But there are several problems with such an argument.  For one thing, Rosenberg’s main reason for denying the existence of teleology, plans, purposes, designs, intentionality, and the like at the biological level and even at the level of the human mind, is that physics has ruled teleology and cognate notions out of science altogether.  But in that case an appeal to Ockham’s razor of the sort just considered would lead Rosenberg into a “No True Scotsman” fallacy.  He will be saying, in effect: Physics can explain everything that exists without appealing to teleology.  So, by Ockham’s razor, teleology must not be a real feature of the world.  Of course, biological functions, human thought and action, and the like cannot be understood except in teleological terms.  But that just shows that they must not really exist, because teleology doesn’t exist, because physics can explain everything that exists without it!

Another problem is that something like teleology is necessary to explain the facts that physics describes, at least if we regard any of them as embodying genuine causal relations.  That is, in any event, the view of a number of contemporary philosophers of science and metaphysicians – George Molnar, C. B. Martin, John Heil, and other “new essentialist” writers – who have no theological ax to grind, but who regard dispositions as “directed at” their manifestations and thus as exhibiting what Molnar calls a kind of “physical intentionality.”  This is (as historian of philosophy Walter Ott has noted) essentially a return to an Aristotelian-Scholastic understanding of final causality as a precondition of the intelligibility of efficient causality.  Unless we suppose that an efficient cause A inherently “points” beyond itself to its typical effect (or range of effects) B as toward an end or goal, we have no way of making sense of why it is that A reliably does in fact generate B rather than C, D, or no effect at all.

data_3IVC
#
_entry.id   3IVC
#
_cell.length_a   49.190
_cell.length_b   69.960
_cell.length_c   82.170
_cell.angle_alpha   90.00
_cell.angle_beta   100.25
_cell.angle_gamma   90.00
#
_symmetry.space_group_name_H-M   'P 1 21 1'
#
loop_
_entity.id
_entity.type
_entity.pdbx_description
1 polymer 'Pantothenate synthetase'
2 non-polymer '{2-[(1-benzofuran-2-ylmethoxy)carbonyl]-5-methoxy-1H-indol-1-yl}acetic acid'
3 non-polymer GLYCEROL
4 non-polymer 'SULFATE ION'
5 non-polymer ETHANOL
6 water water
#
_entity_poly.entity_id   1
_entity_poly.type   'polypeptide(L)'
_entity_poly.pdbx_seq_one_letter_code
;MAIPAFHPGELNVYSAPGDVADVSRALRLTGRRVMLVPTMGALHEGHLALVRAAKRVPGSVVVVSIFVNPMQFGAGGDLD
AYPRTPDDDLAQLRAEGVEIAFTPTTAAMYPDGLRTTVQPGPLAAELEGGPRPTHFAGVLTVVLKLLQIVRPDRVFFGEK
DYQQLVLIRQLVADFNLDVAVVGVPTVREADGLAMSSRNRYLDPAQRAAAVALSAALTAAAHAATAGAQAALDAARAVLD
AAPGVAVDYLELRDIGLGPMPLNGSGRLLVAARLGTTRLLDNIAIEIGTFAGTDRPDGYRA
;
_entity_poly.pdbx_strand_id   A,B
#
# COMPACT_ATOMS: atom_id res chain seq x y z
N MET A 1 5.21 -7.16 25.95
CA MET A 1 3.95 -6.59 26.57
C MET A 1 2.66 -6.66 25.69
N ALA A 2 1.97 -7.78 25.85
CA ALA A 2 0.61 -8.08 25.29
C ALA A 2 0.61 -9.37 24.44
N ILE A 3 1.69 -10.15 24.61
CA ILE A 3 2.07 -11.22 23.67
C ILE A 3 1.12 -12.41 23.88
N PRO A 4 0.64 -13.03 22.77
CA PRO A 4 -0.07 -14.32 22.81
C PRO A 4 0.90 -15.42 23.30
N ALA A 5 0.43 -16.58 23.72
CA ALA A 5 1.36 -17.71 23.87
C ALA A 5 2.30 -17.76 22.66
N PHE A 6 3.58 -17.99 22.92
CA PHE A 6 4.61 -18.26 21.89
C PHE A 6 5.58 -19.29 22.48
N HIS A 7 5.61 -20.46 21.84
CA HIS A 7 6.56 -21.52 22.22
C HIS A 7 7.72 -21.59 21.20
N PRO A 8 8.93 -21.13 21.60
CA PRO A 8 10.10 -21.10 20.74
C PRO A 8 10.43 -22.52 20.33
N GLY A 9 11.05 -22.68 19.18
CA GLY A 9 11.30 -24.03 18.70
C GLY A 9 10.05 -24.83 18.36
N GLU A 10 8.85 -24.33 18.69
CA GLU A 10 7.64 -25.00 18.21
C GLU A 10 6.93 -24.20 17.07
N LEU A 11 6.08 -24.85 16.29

Rosenberg doesn’t see the possibility of such a view because he has only the crudest conception of teleology -- he evidently thinks that a teleological explanation is one that simply postulates that “God designed it that way.”  No one familiar with the Aristotelian and Scholastic traditions would make such a mistake, though someone who supposes that teleology and natural theology stand or fall with Paley-style “design arguments” is likely to.  (As I have noted before, Rosenberg’s knowledge of natural theology seems to derive mostly from whatever was in the anthology his undergrad PHIL 101 teacher was using.)